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“Arturo a los 30”: Director, co-screenwriter and lead actor Martin Shanley reveals a lot with the title of his second feature film. The name and approximate age of the hero are already known before darkness falls in the cinema and the opening credits roll. This fixation on numbers seems to be almost a trademark of the Argentine, and his debut was all about “Juana a los 12”. In an interview at the Finale, he tries to refute this theory. He promises that his next project will be different. Future music.
But back to the current film and Arturo. Shanley allows the main character to tell the story himself and write down his experiences. It becomes clear from the first scenes: the protagonist is a man who has not yet matured and has nothing to show. In his 30s, he tends to stumble through life and experiences “the worst day of his life.” (Original audio) This is presented with a lot of subtle humor, but also the courage to do all sorts of unspeakably embarrassing things.
All his experiences and encounters lead Arturo to this extraordinary celebration, the wedding of a friend. That’s why Martín Shanly also allows him to look back on past experiences. With a mixture of nostalgia and pain. Flashbacks are usually episodes that introduce people important to him. They all gather around him again on the worst day of his life. “Arturo a los 30” tells, both in the present and in the past, about aging, adulthood, vulnerability, family, friendship, relationships, love, identity and loss.
It’s the big topics that are discussed, like the very personal experiences of a not-quite-great man. The camera closes in on Arturo, watching him closely, occasionally showing his point of view. This personal perspective, and insight into his emotional world, is enhanced through voiceovers, even if not everything is told directly. Viewers become both witnesses and confidants, and the potential for identification is high. In other words: a lot of effort goes into making sure you can empathize with the main character.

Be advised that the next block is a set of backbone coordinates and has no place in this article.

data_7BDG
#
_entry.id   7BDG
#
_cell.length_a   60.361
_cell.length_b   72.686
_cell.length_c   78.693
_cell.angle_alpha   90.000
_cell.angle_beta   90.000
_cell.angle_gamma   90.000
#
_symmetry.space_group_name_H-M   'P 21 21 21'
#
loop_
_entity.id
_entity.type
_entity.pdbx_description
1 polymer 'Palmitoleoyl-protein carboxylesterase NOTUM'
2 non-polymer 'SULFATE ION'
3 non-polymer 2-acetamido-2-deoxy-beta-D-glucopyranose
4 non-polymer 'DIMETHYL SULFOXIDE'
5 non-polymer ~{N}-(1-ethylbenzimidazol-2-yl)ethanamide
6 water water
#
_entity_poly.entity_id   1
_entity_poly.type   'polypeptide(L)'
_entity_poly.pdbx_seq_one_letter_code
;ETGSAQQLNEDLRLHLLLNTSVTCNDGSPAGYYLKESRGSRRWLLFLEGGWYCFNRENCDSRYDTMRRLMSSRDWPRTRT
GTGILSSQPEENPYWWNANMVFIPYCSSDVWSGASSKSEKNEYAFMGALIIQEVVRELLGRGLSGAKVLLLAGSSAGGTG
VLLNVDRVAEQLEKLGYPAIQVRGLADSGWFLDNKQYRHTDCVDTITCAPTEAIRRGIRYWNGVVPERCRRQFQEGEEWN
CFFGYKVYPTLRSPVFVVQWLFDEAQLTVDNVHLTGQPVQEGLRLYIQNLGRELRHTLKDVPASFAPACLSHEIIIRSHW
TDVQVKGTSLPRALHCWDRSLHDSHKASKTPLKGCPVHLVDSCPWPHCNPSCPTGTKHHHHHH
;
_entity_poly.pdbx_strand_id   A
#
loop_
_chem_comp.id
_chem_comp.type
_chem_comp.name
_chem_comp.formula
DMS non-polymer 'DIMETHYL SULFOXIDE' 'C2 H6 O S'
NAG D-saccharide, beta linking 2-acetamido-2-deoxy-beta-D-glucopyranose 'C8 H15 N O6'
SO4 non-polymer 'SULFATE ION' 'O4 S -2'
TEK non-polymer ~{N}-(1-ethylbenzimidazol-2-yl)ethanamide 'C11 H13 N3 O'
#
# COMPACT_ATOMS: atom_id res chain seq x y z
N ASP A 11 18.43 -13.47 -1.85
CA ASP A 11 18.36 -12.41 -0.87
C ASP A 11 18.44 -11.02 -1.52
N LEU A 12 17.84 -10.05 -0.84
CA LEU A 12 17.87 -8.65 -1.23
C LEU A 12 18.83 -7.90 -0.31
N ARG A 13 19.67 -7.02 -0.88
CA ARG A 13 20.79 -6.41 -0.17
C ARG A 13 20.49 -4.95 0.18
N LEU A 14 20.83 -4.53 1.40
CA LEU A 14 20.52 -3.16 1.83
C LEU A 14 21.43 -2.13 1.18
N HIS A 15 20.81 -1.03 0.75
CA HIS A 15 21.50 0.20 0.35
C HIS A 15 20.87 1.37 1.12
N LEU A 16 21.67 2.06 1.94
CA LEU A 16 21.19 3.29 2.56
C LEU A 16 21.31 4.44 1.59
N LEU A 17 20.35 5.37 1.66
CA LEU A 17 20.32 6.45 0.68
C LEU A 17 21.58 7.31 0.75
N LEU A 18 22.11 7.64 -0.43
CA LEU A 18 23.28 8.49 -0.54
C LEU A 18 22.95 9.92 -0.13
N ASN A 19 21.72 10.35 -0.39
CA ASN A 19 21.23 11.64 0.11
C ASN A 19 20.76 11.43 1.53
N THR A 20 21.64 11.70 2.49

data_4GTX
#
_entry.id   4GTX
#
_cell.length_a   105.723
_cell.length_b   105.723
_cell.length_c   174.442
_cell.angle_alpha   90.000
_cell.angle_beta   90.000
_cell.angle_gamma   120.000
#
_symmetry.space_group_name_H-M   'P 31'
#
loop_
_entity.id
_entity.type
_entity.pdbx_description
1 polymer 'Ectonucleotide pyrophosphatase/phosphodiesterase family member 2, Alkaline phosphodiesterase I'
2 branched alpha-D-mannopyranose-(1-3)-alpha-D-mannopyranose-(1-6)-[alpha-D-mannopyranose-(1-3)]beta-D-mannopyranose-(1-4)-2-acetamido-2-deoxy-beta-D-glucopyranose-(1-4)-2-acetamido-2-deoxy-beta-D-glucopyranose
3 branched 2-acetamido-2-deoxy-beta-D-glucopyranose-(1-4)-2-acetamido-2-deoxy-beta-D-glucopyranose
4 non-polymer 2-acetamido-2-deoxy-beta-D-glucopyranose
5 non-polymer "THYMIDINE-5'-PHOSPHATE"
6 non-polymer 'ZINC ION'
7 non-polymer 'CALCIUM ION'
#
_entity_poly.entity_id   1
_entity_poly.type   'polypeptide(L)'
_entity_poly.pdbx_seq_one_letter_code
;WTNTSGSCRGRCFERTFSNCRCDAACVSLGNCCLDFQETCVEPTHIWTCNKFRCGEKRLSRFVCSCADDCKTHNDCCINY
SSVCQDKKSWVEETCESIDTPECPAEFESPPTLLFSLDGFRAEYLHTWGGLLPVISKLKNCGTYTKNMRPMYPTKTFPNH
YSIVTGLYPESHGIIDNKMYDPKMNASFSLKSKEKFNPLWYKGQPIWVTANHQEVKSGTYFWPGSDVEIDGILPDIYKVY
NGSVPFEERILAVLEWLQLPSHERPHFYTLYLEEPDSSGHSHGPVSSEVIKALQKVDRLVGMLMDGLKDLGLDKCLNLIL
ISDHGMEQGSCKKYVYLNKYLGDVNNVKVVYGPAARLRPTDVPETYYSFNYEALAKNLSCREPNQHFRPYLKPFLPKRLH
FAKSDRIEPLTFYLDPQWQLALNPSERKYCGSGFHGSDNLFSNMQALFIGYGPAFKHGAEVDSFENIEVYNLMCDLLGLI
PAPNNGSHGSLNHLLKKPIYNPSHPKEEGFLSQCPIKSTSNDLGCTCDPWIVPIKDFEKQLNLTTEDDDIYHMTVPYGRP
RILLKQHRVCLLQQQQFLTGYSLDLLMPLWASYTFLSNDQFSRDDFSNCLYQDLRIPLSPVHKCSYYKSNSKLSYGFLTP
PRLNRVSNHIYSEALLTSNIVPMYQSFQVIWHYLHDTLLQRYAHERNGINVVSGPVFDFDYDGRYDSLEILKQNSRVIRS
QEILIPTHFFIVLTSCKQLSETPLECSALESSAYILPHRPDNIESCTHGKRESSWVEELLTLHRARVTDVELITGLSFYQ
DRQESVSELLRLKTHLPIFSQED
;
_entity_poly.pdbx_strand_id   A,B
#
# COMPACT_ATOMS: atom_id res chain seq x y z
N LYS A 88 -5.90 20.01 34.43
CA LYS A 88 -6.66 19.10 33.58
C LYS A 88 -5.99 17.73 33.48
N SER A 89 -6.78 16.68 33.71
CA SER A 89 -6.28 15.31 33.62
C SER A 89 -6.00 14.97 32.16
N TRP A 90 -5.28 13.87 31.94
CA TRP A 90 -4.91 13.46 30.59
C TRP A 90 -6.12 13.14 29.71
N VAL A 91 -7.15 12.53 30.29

Surrounded by people and sometimes completely alone. Emotional distance is indicated by images, sometimes addressed directly. Arturo is often seen alone or at least slightly detached, unfamiliar, and as close as the others to each other. Arturo is rarely brave/crazy enough to keep up with his friends. Often people around him cannot express their feelings well enough and cannot make him feel close to him. However, he is always surrounded by gloom. Or something more, the dark secret is revealed little by little. In these quiet and tragic moments, “Arturo a los 30” develops an emotional power that adds depth to the story. It’s not a simple story about a lost man in his 30s who can’t grow up. It’s more.
Without this sad tone, Arturo himself would be more like a clown, messing around willy-nilly, hardly missing a beat. Sometimes that’s the case in film anyway, because not all jokes are subtle. Situational comedy is shown just as much as the idiosyncrasies of the other characters, which are not always portrayed in an attractive way. The collection fills these lovable, quirky characters with life and harmony.
“Arturo a los 30” works well as a comedy overall, being entertaining, if not always wildly original. Partying and embarrassment under the influence of alcohol are an integral part of many (teen) comedies or romantic comedies with weddings: the guests talk, the guests enjoy strong drinks, the guests dance and embarrass themselves. Sometimes it’s not just the guests. Shanley takes advantage of the wild parties to some extent, which is quite funny, but not much else. The scenes are trite, interchangeable, and quickly forgotten. However, the film (thankfully) doesn’t constantly use this loud and harsh tone. It also makes room for more personal and authentic moments. The balance needed to stand out from the mass of upcoming movies with heroes long past their teenage years. Small gestures of affection and closeness stand out and are remembered.
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